A sheriff in one of North Carolina’s smallest counties told registered sex offenders they can’t go to church, citing a state law meant to keep them from day-care centers and schools.
Graham County Sheriff Danny Millsaps told sex offenders about his decision Feb. 17, according to a letter the Asheville Citizen-Times obtained March 6. About 9,000 people live in Graham County, which abuts Great Smoky Mountains National Park on the Tennessee line in western North Carolina.
“This is an effort to protect the citizens and children of the community of Graham (County),” he wrote. “I cannot let one sex offender go to church and not let all registered sex offenders go to church.”
He invited them to attend services at the county jail.
North Carolina Sheriff’s Association photo
Graham County Sheriff Danny Millsaps told sex offenders about his decision Feb. 17, according to a letter the Asheville Citizen-Times obtained March 6.
In an interview Friday, Millsaps said he may have made a mistake when he wrote that offenders “are not permitted to attend church services.”
He said he understands the Constitution gives everyone the right to religious freedom. But he said he’s standing by his take on North Carolina law blocking offenders from places where children are present.
“I understand I can’t keep them from going to church,” he said. “That may have been misunderstood. I’ll be the first one to say I might have made mistakes in the wording of that letter.”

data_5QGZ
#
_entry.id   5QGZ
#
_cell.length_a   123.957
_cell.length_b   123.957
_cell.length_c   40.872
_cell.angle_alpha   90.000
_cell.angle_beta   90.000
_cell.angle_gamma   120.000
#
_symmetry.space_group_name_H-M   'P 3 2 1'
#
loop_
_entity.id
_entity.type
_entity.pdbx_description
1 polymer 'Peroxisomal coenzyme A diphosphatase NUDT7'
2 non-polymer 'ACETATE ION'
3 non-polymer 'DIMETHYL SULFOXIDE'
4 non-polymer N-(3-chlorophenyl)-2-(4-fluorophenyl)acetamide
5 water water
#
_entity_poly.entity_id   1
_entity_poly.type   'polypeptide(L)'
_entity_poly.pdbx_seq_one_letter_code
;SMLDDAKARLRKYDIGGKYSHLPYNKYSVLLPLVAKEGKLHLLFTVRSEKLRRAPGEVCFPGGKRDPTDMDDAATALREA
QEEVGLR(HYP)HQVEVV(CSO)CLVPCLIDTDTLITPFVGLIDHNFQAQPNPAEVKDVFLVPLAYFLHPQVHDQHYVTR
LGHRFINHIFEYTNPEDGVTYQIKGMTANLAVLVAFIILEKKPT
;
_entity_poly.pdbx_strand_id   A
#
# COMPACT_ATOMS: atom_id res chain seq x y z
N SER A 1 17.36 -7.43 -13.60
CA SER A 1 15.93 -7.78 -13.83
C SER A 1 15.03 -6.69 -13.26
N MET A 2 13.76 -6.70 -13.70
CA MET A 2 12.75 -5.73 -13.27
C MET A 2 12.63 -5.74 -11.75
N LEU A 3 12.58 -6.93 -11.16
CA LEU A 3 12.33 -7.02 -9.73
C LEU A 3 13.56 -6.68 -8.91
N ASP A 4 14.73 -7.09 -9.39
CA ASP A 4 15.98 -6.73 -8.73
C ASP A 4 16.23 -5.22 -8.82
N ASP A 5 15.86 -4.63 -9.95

Millsaps has no immediate plans to arrest a sex offender should one of the 20 in his county attend church Sunday, he said.
Graham County Manager Greg Cable said the county attorney is looking into the matter and any legal mistakes would be corrected.
At the Citizen-Times’ request, the American Civil Liberties Union in Raleigh is reviewing Millsaps’ letter. The newspaper also sent a copy to the North Carolina Department of Justice for an opinion on the law.
Neither responded immediately.
Other North Carolina counties have dealt with the same issue:
In Chatham County, deputies in 2009 arrested a sex offender for attending church, citing the same law. A state Superior Court judge eventually ruled the law as applied to churches was unconstitutional.
In Buncombe County, sex offenders are permitted in church as long as pastors know and are in agreement, Sheriff Van Duncan said. That’s similar to the county’s policy for allowing sex offenders at school events like ball games. They are allowed as long as school administrators have warning, and the offenders are monitored to some extent, the sheriff said.
The law allows schools to do this, a factor the judge noted in 2009 in the Chatham County case.
If a sex offender threatens a child at a church or school event, Duncan said the law can be enforced and used to ban the offender.
Church leaders in Buncombe County, where Asheville is located, generally want to minister to sex offenders, he said.
The law applies to public, private and church schools that have weekday classes. Sex offenders generally are banned from school property.
(EDITOR’S NOTE – Jon Ostendorff reports for the Asheville Citizen-Times and USA Today.)